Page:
In the Ashtaka krama, eight ashtakas, each ashtaka has 8 adhyayas thus a total of 64 adhyayas, 2006 vargas are present. Here vargas are the collection of mantras compiled in this arrangement to facilitate convenience while studying. The number of mantras in a varga are not definite, but containing at least 5 mantras in a varga. In the end of the Samhita, we find the Rk Parishista in which 36 suktas are collected.[3] Given below are the number of vargas and mantras according to the Ashtaka krama.[7]

Ashtakas Number of Suktas Number of Vargas Mantra
Ashtaka 1 121 265 1370
Ashtaka 2 119 221 1147
Ashtaka 3 122 225 1209
Ashtaka 4 140 250 1289
Ashtaka 5 129 238 1263
Ashtaka 6 124 313 1650
Ashtaka 7 116 248 1263
Ashtaka 8 146 246 1281
Total 1017 2006 10472
Valakhilya 11 18 80
Total 1028 2024 10552

Rgveda Samhitas

Charanavyuha of Saunaka enumerates five principle shakas of the Rigveda, namely, Shakala, Baskala (Vaskala), Ashvalayana, Shankhayana and Mandukeya. Each of which had a sutra of its own. The extant and available samhita of Rgveda belongs to the Shakala shaka. It is the only available samhita of Rgveda. It is popular from ancient times which preserved the best tradition of this veda. Bashkala, Ashvalayana, Shankhyayana, Mandukayana, shaka samhitas are not available in present times. Rigveda is also called Bahvrcha, for many rks are incorporated in it.

शाकल संहिता Shakala Samhita

Shakalya (शाकल्यः)

Padapatha of Rgveda samhita was given by Shakalya (शाकल्यः). In the Brhdaranyaka Upanishad (Adhyaya 4) we find a debate between Shakalya and Yajnavalkya in Janaka's sabha. According to the Puranic evidences, it was this same Shakalya who composed the Rgveda Padapatha. In the Brahmanda Purana we find the following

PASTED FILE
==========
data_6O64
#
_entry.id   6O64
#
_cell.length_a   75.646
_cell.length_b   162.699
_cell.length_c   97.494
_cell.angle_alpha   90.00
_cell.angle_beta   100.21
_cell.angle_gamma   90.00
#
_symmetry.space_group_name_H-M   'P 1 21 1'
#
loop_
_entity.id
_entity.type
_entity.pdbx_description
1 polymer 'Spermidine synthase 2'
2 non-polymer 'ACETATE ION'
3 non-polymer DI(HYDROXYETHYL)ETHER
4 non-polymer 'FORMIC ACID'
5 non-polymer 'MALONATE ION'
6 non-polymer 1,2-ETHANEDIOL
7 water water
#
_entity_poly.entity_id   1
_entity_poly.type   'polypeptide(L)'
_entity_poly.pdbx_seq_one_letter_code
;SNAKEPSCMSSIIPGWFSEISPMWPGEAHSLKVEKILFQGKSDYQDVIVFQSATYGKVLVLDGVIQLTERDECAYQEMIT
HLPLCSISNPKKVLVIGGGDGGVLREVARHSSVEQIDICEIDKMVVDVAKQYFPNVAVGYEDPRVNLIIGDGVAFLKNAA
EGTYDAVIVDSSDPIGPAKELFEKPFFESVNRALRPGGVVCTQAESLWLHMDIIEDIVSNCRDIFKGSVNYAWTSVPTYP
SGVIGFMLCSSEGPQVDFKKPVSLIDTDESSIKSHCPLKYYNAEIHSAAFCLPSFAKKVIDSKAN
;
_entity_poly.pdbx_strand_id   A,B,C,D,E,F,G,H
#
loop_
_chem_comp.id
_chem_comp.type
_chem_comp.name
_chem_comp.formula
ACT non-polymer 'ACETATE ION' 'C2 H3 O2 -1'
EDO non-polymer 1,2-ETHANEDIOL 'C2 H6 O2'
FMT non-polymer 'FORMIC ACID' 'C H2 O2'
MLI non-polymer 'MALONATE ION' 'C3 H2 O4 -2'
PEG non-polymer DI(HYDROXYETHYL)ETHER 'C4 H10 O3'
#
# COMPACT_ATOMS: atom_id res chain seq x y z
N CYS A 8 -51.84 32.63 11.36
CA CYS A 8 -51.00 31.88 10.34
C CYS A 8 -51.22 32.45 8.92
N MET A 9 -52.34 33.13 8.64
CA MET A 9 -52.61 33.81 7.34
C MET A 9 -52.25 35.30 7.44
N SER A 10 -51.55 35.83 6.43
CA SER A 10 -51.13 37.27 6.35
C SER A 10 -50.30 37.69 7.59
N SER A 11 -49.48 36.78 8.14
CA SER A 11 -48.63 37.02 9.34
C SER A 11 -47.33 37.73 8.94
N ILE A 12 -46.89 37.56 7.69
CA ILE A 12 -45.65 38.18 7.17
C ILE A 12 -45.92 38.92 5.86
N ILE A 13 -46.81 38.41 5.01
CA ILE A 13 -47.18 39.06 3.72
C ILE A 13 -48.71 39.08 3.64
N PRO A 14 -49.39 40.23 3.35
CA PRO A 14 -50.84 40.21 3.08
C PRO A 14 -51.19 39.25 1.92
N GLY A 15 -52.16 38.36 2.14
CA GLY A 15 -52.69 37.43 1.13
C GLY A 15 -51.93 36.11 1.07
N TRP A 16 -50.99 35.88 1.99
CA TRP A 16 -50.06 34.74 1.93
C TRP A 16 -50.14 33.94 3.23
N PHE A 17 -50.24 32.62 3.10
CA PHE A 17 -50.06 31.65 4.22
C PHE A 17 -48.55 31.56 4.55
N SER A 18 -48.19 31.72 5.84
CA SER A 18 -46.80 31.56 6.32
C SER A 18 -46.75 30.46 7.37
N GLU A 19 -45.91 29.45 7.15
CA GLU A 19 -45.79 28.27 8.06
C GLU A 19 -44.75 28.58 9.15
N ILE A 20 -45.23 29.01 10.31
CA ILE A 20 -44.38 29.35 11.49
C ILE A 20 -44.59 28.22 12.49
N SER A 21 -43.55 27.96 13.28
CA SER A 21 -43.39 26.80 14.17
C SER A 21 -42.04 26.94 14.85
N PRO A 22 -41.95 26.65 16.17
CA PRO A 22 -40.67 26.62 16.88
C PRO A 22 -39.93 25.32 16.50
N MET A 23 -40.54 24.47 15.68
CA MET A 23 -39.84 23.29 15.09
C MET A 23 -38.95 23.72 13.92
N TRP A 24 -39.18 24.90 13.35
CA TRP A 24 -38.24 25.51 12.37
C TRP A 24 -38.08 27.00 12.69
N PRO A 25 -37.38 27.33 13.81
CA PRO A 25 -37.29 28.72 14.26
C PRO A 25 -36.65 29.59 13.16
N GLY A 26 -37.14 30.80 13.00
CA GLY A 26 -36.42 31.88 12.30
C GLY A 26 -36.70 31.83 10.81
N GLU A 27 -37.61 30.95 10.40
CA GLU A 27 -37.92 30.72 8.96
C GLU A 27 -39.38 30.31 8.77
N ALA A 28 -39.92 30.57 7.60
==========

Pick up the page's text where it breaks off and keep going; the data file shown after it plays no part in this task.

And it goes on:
शाकल्यः प्रथमस्तेषां तस्मादन्यो रथीतरः ।। बाष्कलिश्च भरद्वाज इति शाखाप्रवर्त्तकाः ।। ३४.३२ ।। देवमित्रस्तु शाकल्यो ज्ञानाहंकारगर्वितः ।। जनकस्य स यज्ञे वै विनाशामगमद्द्विजाः ।। ३४.३३ ।। (Brahmanda. Pura. Purv. 2.34.32-33)[9]

Reference to Shakalya has also been found in Nirukta and Rk-Pratisakhya. It has been shown that Shakalya's padapatha has not been accepted by Yaska in his Nirukta. For example in Nirukta (5.21) "अरुणो मासकृद् वृकः" has been mentioned. Yaska interpreted मासकृत् as one word in the sense of "मासो का कर्ता" or one who makes a month. Shakalya considered it as two padas or words as मा and सकृत्. Thus we see how Yaska and Shakalya differed in their interpretations.[10]

विषयविवेचन ॥ Contents of Rgveda

Rgveda is a vast collection of stotras, where many devatas are praised and eulogized by various rshis and their family using beautiful comparisons and emotional expressions, both to please the devatas as well as to achieve their wishes. We find numerous references to geography, descriptions about the three worlds (पृथ्वी or the earth, अन्तरिक्षम् or द्युलोकः referred to as the outer space including the atmosphere and स्वर्गः refers to the higher worlds loosely translated as heaven) the devatas, rivers and oceans, countries, asuras or dasyus, and socio-economic conditions of people, the society, marriage, lifestyle, occupations, construction of villages and cities, rulers of countries and wars, dialogue suktas such as that of Sarama and Pani, and the darshanika suktas to name a few.[3]

The tenth mandala includes mantras of miscellaneous character that covers a wide range of topics from cosmology, philosophical speculations, burial rites, samvada suktas, weddings to spells and incantations.

Thus, we have many topics discussed in the Rgveda, however, some are debated in the recent centuries. One such topic is the geographical point concerning Bharatavarsha that is surrounded by four oceans or very large water bodies. The other being the existence of river Sarasvati. The presence of four seas has been clearly mentioned only in the Bharatiya vaidika sahitya and rarely discussed in other ancient world literatures. Many scholars, both western and the traditional scholars have given their perspectives interpreting those Rgvedic mantras relating them to the "Aryan settlements" along the banks of the rivers in the northwestern region of India. With the myth of the Aryan Invasion debunked, we see new research evolving lately regarding the geographic aspects given in the Rigveda.[11]

Thus we find interesting discussions about the astronomical, geographical, and geological aspects of importance along with description of nature, socio-economic aspects and darshanik aspects that are valid in the present day society.